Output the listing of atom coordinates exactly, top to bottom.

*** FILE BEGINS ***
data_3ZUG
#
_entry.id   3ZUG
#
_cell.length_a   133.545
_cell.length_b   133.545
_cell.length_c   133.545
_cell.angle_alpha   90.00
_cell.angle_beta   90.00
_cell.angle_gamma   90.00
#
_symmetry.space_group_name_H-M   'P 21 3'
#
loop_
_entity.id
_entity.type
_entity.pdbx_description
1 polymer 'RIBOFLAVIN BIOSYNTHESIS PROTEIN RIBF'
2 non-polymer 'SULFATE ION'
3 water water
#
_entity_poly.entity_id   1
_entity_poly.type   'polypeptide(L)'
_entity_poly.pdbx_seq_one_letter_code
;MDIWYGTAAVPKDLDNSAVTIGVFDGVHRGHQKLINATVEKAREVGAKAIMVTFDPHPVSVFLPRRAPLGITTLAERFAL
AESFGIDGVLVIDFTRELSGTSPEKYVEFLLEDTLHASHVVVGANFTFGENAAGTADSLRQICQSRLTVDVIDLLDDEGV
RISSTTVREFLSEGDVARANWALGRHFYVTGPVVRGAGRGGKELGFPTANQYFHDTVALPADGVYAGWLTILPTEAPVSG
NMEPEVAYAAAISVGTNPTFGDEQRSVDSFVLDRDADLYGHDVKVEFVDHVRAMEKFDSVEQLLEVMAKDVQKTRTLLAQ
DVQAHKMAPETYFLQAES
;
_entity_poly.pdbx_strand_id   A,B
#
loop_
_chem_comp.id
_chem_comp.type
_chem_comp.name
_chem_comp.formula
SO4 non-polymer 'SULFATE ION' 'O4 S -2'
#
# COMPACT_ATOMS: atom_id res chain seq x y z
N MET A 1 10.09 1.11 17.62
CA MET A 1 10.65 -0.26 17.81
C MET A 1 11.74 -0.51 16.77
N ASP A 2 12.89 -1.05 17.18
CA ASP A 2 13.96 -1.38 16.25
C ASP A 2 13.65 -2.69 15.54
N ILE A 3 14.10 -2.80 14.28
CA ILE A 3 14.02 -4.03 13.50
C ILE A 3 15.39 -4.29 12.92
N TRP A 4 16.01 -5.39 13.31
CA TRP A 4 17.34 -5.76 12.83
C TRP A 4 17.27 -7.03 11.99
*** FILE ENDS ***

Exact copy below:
data_3ZUG
#
_entry.id   3ZUG
#
_cell.length_a   133.545
_cell.length_b   133.545
_cell.length_c   133.545
_cell.angle_alpha   90.00
_cell.angle_beta   90.00
_cell.angle_gamma   90.00
#
_symmetry.space_group_name_H-M   'P 21 3'
#
loop_
_entity.id
_entity.type
_entity.pdbx_description
1 polymer 'RIBOFLAVIN BIOSYNTHESIS PROTEIN RIBF'
2 non-polymer 'SULFATE ION'
3 water water
#
_entity_poly.entity_id   1
_entity_poly.type   'polypeptide(L)'
_entity_poly.pdbx_seq_one_letter_code
;MDIWYGTAAVPKDLDNSAVTIGVFDGVHRGHQKLINATVEKAREVGAKAIMVTFDPHPVSVFLPRRAPLGITTLAERFAL
AESFGIDGVLVIDFTRELSGTSPEKYVEFLLEDTLHASHVVVGANFTFGENAAGTADSLRQICQSRLTVDVIDLLDDEGV
RISSTTVREFLSEGDVARANWALGRHFYVTGPVVRGAGRGGKELGFPTANQYFHDTVALPADGVYAGWLTILPTEAPVSG
NMEPEVAYAAAISVGTNPTFGDEQRSVDSFVLDRDADLYGHDVKVEFVDHVRAMEKFDSVEQLLEVMAKDVQKTRTLLAQ
DVQAHKMAPETYFLQAES
;
_entity_poly.pdbx_strand_id   A,B
#
loop_
_chem_comp.id
_chem_comp.type
_chem_comp.name
_chem_comp.formula
SO4 non-polymer 'SULFATE ION' 'O4 S -2'
#
# COMPACT_ATOMS: atom_id res chain seq x y z
N MET A 1 10.09 1.11 17.62
CA MET A 1 10.65 -0.26 17.81
C MET A 1 11.74 -0.51 16.77
N ASP A 2 12.89 -1.05 17.18
CA ASP A 2 13.96 -1.38 16.25
C ASP A 2 13.65 -2.69 15.54
N ILE A 3 14.10 -2.80 14.28
CA ILE A 3 14.02 -4.03 13.50
C ILE A 3 15.39 -4.29 12.92
N TRP A 4 16.01 -5.39 13.31
CA TRP A 4 17.34 -5.76 12.83
C TRP A 4 17.27 -7.03 11.99